Some surveys are face-to-face surveys, in which interviewers meet with respondents to ask them questions. This type of survey can yield much information, because interviewers typically will spend at least an hour asking their questions, and a high response rate (the percentage of all people in the sample who agree to be interviewed), which is important to be able to generalize the survey’s results to the entire population. On the downside, this type of survey can be very expensive and time consuming to conduct.

    Because of these drawbacks, sociologists and other researchers have turned to telephone surveys. Most Gallup polls are conducted over the telephone. Computers do random-digit dialing, which results in a random sample of all telephone numbers being selected. Although the response rate and the number of questions asked are both lower than in face-to-face surveys (people can just hang up the phone at the outset or let their answering machine take the call), the ease and low expense of telephone surveys are making them increasingly popular. Surveys done over the Internet are also becoming more popular, as they can reach many people at very low expense. A major problem with web surveys is that their results cannot necessarily be generalized to the entire population because not everyone has access to the Internet.

    Surveys are used in the study of social problems to gather information about the behavior and attitudes of people regarding one or more problems. For example, many surveys ask people about their use of alcohol, tobacco, and other drugs or about their experiences of being unemployed or in poor health. Many of the chapters in this book will present evidence gathered by surveys carried out by sociologists and other social scientists, various governmental agencies, and private research and public interest firms.


    Experiments are the primary form of research in the natural and physical sciences, but in the social sciences they are for the most part found only in psychology. Some sociologists still use experiments, however, and they remain a powerful tool of social research.

    The major advantage of experiments, whether they are done in the natural and physical sciences or in the social sciences, is that the researcher can be fairly sure of a cause-and-effect relationship because of the way the experiment is set up. Although many different experimental designs exist, the typical experiment consists of an experimental group and a control group, with subjects randomly assigned to either group. The researcher does something to the experimental group that is not done to the control group. If the two groups differ later in some variable, then it is safe to say that the condition to which the experimental group was subjected was responsible for the difference that resulted.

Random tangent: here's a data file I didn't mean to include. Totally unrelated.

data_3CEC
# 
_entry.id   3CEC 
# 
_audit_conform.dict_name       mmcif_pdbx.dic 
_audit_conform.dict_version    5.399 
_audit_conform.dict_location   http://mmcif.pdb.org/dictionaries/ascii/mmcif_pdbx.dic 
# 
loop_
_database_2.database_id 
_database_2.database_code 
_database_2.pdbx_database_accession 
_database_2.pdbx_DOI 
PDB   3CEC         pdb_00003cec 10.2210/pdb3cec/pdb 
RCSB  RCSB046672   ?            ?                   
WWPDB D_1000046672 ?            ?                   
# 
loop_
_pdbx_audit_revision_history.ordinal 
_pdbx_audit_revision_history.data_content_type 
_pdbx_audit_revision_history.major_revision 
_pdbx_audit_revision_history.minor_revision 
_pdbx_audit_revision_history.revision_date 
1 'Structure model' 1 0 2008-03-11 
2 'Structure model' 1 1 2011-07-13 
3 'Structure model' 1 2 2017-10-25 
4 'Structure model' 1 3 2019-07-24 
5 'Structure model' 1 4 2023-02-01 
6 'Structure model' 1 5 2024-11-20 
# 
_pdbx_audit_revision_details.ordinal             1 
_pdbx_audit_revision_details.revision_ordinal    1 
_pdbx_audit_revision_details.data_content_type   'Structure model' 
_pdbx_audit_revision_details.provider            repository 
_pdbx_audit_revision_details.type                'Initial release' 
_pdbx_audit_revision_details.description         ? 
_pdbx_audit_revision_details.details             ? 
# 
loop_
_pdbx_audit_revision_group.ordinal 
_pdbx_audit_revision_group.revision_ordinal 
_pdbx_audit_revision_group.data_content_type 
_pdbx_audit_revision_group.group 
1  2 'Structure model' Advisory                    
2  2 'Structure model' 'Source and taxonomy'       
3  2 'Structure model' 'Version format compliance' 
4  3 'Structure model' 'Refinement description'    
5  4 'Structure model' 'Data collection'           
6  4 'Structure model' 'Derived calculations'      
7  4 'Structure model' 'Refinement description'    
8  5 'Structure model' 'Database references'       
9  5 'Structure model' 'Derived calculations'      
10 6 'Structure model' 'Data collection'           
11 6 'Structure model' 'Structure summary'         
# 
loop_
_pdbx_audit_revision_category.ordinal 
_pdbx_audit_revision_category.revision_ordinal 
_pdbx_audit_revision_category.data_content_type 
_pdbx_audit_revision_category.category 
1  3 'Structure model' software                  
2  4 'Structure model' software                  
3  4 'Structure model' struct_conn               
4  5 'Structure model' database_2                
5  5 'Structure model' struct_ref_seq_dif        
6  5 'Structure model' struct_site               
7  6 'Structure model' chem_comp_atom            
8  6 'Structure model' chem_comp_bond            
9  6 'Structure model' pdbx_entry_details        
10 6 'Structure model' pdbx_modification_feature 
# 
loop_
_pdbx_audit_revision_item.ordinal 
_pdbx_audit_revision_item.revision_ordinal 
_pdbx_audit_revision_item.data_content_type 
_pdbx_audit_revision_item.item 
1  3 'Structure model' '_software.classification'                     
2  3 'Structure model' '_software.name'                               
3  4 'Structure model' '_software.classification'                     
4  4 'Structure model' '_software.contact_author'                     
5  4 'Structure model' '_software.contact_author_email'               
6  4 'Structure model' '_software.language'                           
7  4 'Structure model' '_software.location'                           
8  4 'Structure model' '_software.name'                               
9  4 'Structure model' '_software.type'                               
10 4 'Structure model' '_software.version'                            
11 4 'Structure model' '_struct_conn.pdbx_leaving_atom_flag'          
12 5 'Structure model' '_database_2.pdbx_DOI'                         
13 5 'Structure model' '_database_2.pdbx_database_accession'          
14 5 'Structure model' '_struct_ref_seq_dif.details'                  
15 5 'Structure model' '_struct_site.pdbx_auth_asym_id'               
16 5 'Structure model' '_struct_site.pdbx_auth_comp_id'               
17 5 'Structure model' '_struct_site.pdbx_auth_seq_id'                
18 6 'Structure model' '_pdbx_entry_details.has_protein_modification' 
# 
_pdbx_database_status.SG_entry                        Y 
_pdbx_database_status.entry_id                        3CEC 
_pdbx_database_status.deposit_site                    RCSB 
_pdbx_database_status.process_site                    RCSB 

Most experiments take place in the laboratory, which for psychologists may be a room with a one-way mirror, but some experiments occur in the field, or in a natural setting (field experiments). In Minneapolis, Minnesota, in the early 1980s, sociologists were involved in a much-discussed field experiment sponsored by the federal government. The researchers wanted to see whether arresting men for domestic violence made it less likely that they would commit such violence again. To test this hypothesis, the researchers had police do one of the following after arriving at the scene of a domestic dispute: They either arrested the suspect, separated him from his wife or partner for several hours, or warned him to stop but did not arrest or separate him. The researchers then determined the percentage of men in each group who committed repeated domestic violence during the next six months and found that those who were arrested had the lowest rate of recidivism, or repeat offending[3]. This finding led many jurisdictions across the United States to adopt a policy of mandatory arrest for domestic violence suspects. However, replications of the Minneapolis experiment in other cities found that arrest sometimes reduced recidivism for domestic violence but also sometimes increased it, depending on which city was being studied and on certain characteristics of the suspects, including whether they were employed at the time of their arrest.[4]